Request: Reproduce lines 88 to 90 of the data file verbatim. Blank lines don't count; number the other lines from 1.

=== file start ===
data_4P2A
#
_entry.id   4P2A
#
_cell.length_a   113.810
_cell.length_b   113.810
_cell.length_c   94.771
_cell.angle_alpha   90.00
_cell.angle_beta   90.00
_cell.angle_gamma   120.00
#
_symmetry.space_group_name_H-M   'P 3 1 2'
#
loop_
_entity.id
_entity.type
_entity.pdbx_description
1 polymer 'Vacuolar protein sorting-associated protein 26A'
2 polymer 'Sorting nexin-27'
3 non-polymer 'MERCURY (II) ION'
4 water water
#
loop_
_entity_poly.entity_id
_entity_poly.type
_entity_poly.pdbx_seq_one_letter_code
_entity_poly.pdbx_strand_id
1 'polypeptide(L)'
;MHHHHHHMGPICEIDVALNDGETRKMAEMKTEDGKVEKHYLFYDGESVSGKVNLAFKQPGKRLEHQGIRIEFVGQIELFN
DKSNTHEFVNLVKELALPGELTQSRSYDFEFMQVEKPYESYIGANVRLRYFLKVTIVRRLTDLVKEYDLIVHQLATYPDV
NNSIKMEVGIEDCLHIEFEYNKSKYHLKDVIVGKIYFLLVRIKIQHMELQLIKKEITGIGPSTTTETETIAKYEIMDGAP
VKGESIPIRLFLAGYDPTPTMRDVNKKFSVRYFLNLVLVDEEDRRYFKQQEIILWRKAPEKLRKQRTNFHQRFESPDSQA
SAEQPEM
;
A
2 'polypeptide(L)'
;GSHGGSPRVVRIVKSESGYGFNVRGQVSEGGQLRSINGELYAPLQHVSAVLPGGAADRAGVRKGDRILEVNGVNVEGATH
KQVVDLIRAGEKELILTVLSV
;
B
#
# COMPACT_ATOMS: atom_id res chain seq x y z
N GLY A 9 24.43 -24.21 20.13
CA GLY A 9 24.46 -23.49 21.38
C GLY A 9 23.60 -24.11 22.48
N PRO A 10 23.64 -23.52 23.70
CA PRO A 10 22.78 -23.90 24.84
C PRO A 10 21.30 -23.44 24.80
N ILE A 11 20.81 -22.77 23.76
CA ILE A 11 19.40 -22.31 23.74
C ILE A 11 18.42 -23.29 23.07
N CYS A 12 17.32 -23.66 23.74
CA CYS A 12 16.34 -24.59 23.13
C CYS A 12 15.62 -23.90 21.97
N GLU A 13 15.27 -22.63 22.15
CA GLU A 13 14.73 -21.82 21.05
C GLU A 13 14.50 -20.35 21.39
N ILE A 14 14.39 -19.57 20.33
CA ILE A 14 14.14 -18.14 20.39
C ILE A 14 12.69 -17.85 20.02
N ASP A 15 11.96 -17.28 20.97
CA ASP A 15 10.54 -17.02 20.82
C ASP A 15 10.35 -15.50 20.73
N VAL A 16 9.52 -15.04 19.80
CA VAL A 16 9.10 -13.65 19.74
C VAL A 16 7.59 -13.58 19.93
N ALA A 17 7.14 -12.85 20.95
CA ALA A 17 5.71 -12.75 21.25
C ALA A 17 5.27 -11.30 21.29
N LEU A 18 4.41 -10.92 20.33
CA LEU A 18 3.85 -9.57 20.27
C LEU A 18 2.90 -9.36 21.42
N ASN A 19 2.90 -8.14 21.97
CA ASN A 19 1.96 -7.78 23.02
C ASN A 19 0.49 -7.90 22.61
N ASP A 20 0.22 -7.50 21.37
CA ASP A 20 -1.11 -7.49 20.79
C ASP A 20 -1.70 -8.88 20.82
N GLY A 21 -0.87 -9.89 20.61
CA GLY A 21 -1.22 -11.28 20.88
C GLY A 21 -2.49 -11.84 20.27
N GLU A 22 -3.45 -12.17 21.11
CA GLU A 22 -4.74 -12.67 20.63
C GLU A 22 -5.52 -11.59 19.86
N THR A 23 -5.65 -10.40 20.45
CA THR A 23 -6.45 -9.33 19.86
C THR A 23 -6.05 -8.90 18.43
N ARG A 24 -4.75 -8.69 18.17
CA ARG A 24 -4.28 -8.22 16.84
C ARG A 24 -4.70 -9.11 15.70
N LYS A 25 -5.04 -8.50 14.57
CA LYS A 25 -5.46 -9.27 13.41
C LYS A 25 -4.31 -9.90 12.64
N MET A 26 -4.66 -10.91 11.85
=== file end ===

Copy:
N ARG A 24 -4.75 -8.69 18.17
CA ARG A 24 -4.28 -8.22 16.84
C ARG A 24 -4.70 -9.11 15.70